11. This is an inconsequential question about the business model and supply chain structure in this particular incidence, not a question about the violin. It's a question of corporate boundaries and statutory accounting vs internal cost accounting. These business models existed in all permutations in parallel at the time. I can wholeheartedly recommend Brickley/ Smith/ Zimmerman "Managerial Economics & Organizational Architecture" if that is your interest.
  12. Why fake stamp? It would be consistent with „the usual“. Do you see how little it matters?
  13. Ditto. The OP label was the one used very early and before serial numbers were introduced. If you have a look through the Cozio archive, you'll see a 1924 Guarnerius with the same label and w/o serial number. The first violin with a serial number in the Cozio archive dates to 1925; the OP violin may have been the last one without serial number. P.S.: The 1924 example in the Cozio archive with the later label and serial number is a mistake - it's a 1927.
  14. Thanks. Looks like at the time of this publication he was no longer involved. Do you know the date of this reference?
  15. Quite a nice Markie. Zoebisch has no entry, so I assume it’s not a maker. Anybody know if it’s a dealer or just a random made-up name?
  16. Of course nothing will change, but for what it's worth, maybe moderators (@Shelbow) take note. There is a logical structure along the three major lines of activity in our industry: making; restoring/repairing; and dealing. Sure, many do all of that but most would have a more or less pronounced focus on one of those areas or gravitate to one of them as a preference. Dealing is the close relative of identification and valuation; and the majority of people asking for ID of their treasure on this forum do so with the $-signs in their eyes. Buying, selling, ID and valuation could turn the Auction Scoll into the "Dealer Forum" whereas the Pegbox could be the "Maker/ Restorer Forum".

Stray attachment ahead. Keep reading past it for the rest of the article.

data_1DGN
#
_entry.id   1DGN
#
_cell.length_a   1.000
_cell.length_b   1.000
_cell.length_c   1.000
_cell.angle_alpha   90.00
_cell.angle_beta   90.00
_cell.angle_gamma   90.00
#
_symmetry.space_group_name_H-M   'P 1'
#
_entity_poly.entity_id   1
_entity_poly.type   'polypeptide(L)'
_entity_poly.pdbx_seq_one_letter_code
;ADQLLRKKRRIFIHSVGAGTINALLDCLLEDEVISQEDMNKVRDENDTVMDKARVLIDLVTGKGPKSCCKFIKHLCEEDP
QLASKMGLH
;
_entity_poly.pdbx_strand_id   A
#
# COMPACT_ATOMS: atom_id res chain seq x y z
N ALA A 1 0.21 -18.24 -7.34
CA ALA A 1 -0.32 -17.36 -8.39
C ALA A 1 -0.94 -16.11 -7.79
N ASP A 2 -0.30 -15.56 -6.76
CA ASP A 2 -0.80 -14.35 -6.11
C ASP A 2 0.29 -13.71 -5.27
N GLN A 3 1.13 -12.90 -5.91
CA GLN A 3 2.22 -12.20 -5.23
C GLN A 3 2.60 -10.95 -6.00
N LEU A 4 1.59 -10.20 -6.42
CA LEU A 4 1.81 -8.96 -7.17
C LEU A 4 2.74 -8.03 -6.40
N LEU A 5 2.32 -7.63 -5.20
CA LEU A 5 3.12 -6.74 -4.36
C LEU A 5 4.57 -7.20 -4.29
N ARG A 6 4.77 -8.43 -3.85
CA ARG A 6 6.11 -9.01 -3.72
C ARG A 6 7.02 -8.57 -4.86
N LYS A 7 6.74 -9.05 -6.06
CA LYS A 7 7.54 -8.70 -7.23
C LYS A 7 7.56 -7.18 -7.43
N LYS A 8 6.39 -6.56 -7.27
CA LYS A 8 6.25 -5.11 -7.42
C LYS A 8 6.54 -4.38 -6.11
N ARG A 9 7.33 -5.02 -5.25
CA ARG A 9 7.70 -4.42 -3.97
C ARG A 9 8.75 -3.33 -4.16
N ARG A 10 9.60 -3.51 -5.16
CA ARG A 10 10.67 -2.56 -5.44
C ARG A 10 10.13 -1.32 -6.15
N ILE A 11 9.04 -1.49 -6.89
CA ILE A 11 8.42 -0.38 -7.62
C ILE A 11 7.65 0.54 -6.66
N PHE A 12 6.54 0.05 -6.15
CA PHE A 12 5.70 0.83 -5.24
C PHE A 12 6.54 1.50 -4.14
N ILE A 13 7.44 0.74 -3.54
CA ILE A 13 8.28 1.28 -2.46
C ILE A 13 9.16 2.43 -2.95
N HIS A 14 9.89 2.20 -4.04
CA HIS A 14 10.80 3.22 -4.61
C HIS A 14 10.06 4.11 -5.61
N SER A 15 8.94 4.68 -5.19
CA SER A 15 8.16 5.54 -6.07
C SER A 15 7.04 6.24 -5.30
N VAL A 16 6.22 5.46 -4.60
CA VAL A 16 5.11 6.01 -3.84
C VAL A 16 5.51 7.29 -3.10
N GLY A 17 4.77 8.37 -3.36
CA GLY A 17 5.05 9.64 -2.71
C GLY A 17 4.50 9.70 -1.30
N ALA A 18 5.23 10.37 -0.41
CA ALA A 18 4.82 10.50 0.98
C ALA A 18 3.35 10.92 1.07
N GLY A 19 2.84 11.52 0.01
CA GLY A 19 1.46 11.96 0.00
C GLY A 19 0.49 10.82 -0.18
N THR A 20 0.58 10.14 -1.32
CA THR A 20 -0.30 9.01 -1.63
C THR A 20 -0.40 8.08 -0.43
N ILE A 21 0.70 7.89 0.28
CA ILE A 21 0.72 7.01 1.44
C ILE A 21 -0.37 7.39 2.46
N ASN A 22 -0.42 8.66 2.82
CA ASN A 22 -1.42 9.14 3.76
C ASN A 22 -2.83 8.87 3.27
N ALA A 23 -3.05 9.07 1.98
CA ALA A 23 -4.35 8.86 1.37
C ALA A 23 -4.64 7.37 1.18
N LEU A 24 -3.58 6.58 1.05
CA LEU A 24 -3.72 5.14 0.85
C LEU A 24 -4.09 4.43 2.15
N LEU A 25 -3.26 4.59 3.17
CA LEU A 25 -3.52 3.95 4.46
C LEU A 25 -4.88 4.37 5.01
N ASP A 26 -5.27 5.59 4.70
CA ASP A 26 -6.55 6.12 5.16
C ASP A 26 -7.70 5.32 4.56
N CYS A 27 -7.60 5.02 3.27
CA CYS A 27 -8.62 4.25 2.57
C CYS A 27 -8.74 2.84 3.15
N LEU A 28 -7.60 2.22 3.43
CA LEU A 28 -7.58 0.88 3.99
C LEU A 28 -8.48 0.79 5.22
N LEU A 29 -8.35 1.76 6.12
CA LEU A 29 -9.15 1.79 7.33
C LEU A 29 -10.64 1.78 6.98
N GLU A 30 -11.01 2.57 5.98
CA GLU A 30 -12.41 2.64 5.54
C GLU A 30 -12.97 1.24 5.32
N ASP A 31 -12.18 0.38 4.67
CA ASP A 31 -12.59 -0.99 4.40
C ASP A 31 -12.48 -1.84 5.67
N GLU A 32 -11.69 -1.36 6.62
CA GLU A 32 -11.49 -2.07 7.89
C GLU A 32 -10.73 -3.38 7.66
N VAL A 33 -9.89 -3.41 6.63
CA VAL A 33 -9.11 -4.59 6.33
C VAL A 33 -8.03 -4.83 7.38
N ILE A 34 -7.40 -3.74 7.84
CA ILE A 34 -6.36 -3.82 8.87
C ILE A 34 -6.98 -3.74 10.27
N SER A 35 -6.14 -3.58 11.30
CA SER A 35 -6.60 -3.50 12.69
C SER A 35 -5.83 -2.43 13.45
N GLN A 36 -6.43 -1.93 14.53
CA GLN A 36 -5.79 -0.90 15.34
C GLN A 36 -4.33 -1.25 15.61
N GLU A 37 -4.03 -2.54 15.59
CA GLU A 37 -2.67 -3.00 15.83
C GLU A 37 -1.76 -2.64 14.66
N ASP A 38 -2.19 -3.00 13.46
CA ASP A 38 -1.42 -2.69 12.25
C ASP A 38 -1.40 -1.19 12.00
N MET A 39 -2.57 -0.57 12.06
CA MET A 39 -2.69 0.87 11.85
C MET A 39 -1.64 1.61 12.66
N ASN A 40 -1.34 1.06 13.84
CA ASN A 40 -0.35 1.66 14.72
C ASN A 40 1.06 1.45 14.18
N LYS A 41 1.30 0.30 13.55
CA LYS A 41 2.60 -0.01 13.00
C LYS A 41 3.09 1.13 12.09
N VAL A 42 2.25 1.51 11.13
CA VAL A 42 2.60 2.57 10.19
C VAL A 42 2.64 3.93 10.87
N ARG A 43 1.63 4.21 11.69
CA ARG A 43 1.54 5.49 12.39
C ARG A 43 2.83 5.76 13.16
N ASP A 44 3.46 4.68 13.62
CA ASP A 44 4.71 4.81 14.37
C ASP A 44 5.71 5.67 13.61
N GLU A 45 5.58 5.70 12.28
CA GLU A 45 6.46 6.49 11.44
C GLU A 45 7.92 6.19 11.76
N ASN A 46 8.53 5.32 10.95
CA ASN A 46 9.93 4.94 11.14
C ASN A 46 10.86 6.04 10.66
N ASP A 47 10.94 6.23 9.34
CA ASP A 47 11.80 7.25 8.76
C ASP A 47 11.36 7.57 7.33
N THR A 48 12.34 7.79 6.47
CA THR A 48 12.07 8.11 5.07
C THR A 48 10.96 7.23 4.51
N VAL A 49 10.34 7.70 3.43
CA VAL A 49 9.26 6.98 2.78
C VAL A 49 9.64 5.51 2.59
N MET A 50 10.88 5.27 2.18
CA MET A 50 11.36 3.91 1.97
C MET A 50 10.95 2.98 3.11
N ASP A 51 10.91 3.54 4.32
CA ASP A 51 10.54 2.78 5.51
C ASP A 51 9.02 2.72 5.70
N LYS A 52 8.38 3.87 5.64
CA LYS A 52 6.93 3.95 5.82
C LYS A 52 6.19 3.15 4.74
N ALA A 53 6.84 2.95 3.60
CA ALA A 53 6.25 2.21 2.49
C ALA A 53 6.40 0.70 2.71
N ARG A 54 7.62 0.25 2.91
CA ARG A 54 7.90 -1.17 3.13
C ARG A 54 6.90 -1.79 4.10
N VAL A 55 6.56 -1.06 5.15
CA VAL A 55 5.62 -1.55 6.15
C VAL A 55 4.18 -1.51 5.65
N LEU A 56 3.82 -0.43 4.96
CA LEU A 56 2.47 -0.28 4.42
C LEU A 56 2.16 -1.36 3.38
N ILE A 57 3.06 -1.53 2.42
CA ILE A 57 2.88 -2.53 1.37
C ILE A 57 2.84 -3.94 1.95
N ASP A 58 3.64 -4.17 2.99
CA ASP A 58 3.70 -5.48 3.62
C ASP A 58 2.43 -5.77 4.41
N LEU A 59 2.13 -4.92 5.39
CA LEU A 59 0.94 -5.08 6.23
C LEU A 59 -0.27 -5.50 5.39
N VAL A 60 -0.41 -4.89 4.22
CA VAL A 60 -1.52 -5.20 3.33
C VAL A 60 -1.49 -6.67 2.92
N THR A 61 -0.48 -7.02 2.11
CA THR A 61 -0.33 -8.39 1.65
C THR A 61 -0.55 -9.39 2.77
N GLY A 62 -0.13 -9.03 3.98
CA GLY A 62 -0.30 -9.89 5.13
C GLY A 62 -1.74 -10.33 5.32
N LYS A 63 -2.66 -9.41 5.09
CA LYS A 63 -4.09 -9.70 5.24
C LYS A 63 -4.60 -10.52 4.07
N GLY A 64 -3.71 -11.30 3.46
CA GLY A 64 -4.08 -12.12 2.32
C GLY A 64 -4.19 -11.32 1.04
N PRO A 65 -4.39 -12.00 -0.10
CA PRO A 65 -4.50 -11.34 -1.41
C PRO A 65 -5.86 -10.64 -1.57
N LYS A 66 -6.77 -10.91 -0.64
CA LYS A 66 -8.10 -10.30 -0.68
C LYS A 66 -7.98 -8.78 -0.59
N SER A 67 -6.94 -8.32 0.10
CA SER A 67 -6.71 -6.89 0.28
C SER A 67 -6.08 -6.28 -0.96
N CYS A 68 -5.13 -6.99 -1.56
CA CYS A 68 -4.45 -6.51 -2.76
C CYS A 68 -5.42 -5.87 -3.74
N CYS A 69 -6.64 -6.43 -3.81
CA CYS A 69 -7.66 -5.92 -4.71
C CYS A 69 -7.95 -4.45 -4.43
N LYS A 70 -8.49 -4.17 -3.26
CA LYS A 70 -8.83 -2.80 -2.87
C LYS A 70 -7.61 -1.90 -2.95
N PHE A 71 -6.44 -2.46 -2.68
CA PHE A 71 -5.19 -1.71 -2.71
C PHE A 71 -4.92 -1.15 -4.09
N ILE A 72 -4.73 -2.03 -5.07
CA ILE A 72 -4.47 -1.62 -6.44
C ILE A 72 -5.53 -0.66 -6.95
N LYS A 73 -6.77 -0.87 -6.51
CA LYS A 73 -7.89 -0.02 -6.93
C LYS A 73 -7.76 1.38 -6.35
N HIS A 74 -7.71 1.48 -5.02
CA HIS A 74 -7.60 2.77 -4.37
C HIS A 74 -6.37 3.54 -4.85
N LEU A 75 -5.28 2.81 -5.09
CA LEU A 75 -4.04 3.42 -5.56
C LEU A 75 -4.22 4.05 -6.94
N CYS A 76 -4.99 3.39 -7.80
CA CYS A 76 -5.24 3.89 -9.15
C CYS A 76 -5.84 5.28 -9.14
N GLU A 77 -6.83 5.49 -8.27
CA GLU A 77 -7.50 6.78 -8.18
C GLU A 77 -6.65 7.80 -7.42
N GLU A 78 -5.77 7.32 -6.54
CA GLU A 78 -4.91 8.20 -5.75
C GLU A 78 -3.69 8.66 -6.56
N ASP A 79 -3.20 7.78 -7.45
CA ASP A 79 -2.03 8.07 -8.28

17. I had a couple of (assumed) Bubenreuth instruments recently with 1:25, they may have been 50ies.
  18. This Saxon box of no particular distinction has started to grow a moustache. Would you be in: camp (A) saying this is dirt, remove while you still can; or camp (B) saying this is lovely patina and so desirable that it is sometimes even imitated when antiquing new violins.
  19. Guido

    Odd cleats

    The cleat grain may be off by only a few degrees (as you would with a patch), which would probably still be ok. I would not worry about it too much and take some confidence from the fact that it has already lasted 20 years
  20. You can also try to place the bridge slightly off centre to get the bass foot closer to the bar.
  21. Ditto. Noting this is better quality than the first two; and these sometimes play rather well.
  22. I think cellist sometimes use a clear film of sorts on some parts to protect the varnish. I don’t know details but maybe you can check it out.
  23. Those are all octagonal. Having done some searching myself, there are plenty of people who can’t count beyond 6. There is apparently one modern, artisan bow maker using hexagonal sticks, but I haven’t found any in commercial production.